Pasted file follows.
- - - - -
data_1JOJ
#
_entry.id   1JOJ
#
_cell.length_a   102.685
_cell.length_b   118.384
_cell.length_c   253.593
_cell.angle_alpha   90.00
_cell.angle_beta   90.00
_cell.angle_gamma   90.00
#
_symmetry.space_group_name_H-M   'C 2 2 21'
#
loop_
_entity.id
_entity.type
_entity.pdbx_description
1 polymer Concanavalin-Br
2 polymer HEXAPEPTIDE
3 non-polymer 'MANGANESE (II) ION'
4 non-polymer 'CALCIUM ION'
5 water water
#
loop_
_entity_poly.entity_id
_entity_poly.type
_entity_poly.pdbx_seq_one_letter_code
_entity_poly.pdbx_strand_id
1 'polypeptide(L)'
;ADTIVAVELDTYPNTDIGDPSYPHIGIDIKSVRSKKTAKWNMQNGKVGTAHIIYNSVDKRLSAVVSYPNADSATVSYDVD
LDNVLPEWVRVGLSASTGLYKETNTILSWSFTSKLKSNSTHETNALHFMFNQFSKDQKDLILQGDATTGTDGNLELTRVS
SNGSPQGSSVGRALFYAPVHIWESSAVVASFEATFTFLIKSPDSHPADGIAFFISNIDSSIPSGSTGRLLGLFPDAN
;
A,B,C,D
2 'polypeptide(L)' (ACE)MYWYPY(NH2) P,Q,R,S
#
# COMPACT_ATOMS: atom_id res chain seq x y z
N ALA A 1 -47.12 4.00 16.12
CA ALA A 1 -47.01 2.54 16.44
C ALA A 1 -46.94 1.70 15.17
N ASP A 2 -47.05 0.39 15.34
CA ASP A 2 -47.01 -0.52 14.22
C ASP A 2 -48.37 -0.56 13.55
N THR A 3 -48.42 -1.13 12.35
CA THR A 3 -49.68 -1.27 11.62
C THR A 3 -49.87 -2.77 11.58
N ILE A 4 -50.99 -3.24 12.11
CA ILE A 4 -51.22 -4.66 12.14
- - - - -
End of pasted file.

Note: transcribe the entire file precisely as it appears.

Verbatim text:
data_1JOJ
#
_entry.id   1JOJ
#
_cell.length_a   102.685
_cell.length_b   118.384
_cell.length_c   253.593
_cell.angle_alpha   90.00
_cell.angle_beta   90.00
_cell.angle_gamma   90.00
#
_symmetry.space_group_name_H-M   'C 2 2 21'
#
loop_
_entity.id
_entity.type
_entity.pdbx_description
1 polymer Concanavalin-Br
2 polymer HEXAPEPTIDE
3 non-polymer 'MANGANESE (II) ION'
4 non-polymer 'CALCIUM ION'
5 water water
#
loop_
_entity_poly.entity_id
_entity_poly.type
_entity_poly.pdbx_seq_one_letter_code
_entity_poly.pdbx_strand_id
1 'polypeptide(L)'
;ADTIVAVELDTYPNTDIGDPSYPHIGIDIKSVRSKKTAKWNMQNGKVGTAHIIYNSVDKRLSAVVSYPNADSATVSYDVD
LDNVLPEWVRVGLSASTGLYKETNTILSWSFTSKLKSNSTHETNALHFMFNQFSKDQKDLILQGDATTGTDGNLELTRVS
SNGSPQGSSVGRALFYAPVHIWESSAVVASFEATFTFLIKSPDSHPADGIAFFISNIDSSIPSGSTGRLLGLFPDAN
;
A,B,C,D
2 'polypeptide(L)' (ACE)MYWYPY(NH2) P,Q,R,S
#
# COMPACT_ATOMS: atom_id res chain seq x y z
N ALA A 1 -47.12 4.00 16.12
CA ALA A 1 -47.01 2.54 16.44
C ALA A 1 -46.94 1.70 15.17
N ASP A 2 -47.05 0.39 15.34
CA ASP A 2 -47.01 -0.52 14.22
C ASP A 2 -48.37 -0.56 13.55
N THR A 3 -48.42 -1.13 12.35
CA THR A 3 -49.68 -1.27 11.62
C THR A 3 -49.87 -2.77 11.58
N ILE A 4 -50.99 -3.24 12.11
CA ILE A 4 -51.22 -4.66 12.14